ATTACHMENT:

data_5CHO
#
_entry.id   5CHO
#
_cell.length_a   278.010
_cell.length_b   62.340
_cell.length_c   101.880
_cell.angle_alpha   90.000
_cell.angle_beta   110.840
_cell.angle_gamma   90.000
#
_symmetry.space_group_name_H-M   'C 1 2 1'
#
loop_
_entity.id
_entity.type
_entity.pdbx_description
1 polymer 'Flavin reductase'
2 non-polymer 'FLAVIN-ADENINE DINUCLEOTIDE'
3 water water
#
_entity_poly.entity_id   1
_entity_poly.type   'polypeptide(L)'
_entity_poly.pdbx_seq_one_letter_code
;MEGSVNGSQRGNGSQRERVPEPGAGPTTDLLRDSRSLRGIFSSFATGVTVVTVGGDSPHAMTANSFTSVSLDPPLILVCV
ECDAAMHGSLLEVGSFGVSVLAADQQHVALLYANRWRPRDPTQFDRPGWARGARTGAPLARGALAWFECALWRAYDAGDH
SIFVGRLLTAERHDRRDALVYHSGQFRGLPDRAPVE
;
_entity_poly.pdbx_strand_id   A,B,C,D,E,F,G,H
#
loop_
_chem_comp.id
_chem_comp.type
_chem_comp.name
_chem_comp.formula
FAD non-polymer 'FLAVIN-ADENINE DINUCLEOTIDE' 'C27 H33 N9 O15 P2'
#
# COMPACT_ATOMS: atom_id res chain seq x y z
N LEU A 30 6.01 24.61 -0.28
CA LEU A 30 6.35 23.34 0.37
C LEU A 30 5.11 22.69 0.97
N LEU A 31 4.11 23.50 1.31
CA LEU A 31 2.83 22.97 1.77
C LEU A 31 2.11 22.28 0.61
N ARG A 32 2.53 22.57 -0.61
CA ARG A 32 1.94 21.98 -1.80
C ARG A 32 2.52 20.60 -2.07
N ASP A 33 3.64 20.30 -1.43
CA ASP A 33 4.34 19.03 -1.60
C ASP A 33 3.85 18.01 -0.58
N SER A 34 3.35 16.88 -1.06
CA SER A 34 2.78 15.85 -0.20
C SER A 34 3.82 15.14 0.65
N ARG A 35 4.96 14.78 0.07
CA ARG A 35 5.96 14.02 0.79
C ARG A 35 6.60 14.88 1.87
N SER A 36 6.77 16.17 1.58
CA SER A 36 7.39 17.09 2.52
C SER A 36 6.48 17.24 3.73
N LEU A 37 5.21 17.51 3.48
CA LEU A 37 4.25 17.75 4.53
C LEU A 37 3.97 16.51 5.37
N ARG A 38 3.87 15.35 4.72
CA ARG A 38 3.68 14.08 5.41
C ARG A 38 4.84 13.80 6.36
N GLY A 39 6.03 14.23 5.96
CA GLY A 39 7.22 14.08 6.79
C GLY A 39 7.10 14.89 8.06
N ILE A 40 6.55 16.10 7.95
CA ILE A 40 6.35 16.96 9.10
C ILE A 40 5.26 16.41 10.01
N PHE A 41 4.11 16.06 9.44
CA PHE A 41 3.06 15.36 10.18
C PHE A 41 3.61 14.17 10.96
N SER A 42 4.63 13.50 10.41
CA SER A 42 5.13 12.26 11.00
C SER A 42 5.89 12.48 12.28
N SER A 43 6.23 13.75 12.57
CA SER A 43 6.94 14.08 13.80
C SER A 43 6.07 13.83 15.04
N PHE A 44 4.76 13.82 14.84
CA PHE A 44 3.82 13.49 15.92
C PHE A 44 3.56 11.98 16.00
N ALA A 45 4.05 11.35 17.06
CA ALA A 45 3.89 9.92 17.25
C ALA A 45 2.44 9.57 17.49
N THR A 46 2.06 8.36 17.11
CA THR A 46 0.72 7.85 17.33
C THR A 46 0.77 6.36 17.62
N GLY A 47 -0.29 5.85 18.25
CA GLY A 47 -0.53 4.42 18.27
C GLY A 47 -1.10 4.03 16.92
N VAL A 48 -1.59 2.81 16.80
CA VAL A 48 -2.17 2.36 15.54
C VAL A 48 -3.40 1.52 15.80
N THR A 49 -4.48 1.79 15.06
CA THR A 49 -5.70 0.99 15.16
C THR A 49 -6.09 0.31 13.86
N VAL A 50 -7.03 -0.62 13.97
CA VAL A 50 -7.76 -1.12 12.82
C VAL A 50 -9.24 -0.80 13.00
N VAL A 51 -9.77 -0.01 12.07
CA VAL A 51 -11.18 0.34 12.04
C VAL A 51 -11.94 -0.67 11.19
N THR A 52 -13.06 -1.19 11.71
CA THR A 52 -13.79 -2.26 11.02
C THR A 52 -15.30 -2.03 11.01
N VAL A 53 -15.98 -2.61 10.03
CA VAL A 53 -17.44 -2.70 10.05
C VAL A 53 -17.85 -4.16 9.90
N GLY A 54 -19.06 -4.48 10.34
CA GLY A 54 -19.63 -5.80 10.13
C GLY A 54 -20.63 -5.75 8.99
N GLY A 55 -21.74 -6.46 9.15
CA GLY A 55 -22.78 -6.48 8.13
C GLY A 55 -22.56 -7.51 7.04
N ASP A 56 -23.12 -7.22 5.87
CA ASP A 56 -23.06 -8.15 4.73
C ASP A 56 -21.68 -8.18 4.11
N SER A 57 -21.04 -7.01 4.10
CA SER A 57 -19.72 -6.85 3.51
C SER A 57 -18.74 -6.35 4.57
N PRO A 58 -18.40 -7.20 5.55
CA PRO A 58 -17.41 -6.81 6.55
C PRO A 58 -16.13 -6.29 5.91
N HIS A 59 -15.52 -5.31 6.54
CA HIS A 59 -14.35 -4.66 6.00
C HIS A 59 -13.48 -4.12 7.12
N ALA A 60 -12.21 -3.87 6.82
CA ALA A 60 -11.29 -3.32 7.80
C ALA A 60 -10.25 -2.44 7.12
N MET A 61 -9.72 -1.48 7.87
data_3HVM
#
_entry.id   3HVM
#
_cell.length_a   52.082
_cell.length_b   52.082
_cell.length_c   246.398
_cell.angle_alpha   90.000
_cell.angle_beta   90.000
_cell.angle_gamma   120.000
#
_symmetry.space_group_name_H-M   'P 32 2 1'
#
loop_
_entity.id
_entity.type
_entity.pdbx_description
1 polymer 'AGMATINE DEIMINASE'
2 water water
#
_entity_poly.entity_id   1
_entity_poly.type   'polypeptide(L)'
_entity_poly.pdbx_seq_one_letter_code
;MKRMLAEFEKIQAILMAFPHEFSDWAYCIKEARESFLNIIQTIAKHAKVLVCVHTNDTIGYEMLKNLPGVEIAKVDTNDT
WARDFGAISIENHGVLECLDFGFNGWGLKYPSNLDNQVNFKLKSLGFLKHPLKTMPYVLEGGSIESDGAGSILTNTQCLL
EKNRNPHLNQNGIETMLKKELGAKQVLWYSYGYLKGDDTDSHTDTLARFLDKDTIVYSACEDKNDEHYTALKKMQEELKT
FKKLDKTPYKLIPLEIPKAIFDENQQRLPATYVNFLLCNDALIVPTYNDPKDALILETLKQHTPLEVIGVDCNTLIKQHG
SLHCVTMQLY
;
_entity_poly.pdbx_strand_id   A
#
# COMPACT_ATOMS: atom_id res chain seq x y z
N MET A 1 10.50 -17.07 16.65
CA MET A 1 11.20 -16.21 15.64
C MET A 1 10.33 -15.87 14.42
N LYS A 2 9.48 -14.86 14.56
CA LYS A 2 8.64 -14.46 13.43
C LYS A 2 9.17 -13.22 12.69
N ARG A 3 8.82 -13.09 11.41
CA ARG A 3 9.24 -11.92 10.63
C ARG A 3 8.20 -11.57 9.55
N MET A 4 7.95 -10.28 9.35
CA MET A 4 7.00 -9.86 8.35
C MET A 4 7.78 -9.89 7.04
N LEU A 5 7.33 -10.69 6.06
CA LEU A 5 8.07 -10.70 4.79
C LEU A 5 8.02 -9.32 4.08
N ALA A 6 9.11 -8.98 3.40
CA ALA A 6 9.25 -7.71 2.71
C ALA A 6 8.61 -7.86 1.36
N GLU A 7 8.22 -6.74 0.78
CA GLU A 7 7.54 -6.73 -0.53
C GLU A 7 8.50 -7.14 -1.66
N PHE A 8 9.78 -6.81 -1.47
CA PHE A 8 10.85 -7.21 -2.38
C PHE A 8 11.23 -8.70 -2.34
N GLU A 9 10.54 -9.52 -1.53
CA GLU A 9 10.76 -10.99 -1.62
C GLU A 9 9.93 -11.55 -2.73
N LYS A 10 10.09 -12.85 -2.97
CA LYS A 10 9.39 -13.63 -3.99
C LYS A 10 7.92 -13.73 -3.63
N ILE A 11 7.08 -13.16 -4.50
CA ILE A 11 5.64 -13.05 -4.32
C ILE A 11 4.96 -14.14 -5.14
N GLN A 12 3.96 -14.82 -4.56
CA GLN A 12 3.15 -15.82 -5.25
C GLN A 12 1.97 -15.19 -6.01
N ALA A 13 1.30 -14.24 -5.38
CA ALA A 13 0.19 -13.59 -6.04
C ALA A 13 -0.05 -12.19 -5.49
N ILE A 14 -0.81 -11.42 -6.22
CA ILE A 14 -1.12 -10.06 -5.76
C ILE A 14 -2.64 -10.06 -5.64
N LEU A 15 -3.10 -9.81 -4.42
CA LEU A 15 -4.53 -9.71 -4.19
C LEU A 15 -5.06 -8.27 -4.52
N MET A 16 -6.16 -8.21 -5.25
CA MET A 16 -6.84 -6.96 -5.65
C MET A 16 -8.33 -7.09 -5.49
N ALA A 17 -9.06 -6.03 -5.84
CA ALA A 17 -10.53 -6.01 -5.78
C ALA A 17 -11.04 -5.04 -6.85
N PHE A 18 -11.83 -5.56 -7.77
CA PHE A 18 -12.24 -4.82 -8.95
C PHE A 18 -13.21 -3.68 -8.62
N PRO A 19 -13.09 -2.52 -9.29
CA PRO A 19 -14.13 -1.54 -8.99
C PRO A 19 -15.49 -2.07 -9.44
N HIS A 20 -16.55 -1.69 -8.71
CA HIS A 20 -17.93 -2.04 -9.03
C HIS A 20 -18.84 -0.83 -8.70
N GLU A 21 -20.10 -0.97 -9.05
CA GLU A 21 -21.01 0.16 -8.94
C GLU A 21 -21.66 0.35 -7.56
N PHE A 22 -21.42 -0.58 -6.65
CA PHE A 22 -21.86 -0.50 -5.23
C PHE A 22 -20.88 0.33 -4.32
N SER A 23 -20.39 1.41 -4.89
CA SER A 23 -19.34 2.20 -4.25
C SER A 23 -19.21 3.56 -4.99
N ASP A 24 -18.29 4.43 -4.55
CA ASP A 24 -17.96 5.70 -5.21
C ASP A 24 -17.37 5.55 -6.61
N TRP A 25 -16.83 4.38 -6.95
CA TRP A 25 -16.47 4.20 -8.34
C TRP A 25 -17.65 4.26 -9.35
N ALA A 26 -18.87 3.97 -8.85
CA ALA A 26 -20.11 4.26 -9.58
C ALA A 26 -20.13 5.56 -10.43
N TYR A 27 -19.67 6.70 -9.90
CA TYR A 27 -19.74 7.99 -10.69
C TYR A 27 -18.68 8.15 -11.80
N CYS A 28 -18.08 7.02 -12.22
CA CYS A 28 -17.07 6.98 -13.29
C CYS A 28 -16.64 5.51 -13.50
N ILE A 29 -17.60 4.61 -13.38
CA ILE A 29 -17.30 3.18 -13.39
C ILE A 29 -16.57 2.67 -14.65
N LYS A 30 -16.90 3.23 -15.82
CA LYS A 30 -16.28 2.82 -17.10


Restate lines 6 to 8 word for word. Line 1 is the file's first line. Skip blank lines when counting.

_cell.length_b   62.340
_cell.length_c   101.880
_cell.angle_alpha   90.000